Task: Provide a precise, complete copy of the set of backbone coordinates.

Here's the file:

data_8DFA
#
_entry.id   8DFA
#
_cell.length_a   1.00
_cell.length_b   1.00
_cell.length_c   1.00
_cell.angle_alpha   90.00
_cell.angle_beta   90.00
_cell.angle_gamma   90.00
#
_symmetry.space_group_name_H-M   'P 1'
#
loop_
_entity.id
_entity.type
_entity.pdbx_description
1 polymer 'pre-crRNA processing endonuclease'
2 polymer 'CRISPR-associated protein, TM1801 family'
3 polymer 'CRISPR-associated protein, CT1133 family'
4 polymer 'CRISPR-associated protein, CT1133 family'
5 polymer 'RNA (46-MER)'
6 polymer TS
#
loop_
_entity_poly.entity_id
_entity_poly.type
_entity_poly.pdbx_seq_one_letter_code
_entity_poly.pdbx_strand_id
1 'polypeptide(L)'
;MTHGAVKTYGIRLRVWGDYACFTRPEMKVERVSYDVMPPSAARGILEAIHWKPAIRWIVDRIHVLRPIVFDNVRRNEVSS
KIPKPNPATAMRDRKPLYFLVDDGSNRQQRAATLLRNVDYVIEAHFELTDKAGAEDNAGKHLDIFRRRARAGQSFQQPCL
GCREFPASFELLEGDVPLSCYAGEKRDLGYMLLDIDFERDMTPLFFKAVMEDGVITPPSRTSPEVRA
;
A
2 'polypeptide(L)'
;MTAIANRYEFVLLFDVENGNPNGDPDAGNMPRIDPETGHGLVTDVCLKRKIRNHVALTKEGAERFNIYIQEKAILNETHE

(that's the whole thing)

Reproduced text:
data_8DFA
#
_entry.id   8DFA
#
_cell.length_a   1.00
_cell.length_b   1.00
_cell.length_c   1.00
_cell.angle_alpha   90.00
_cell.angle_beta   90.00
_cell.angle_gamma   90.00
#
_symmetry.space_group_name_H-M   'P 1'
#
loop_
_entity.id
_entity.type
_entity.pdbx_description
1 polymer 'pre-crRNA processing endonuclease'
2 polymer 'CRISPR-associated protein, TM1801 family'
3 polymer 'CRISPR-associated protein, CT1133 family'
4 polymer 'CRISPR-associated protein, CT1133 family'
5 polymer 'RNA (46-MER)'
6 polymer TS
#
loop_
_entity_poly.entity_id
_entity_poly.type
_entity_poly.pdbx_seq_one_letter_code
_entity_poly.pdbx_strand_id
1 'polypeptide(L)'
;MTHGAVKTYGIRLRVWGDYACFTRPEMKVERVSYDVMPPSAARGILEAIHWKPAIRWIVDRIHVLRPIVFDNVRRNEVSS
KIPKPNPATAMRDRKPLYFLVDDGSNRQQRAATLLRNVDYVIEAHFELTDKAGAEDNAGKHLDIFRRRARAGQSFQQPCL
GCREFPASFELLEGDVPLSCYAGEKRDLGYMLLDIDFERDMTPLFFKAVMEDGVITPPSRTSPEVRA
;
A
2 'polypeptide(L)'
;MTAIANRYEFVLLFDVENGNPNGDPDAGNMPRIDPETGHGLVTDVCLKRKIRNHVALTKEGAERFNIYIQEKAILNETHE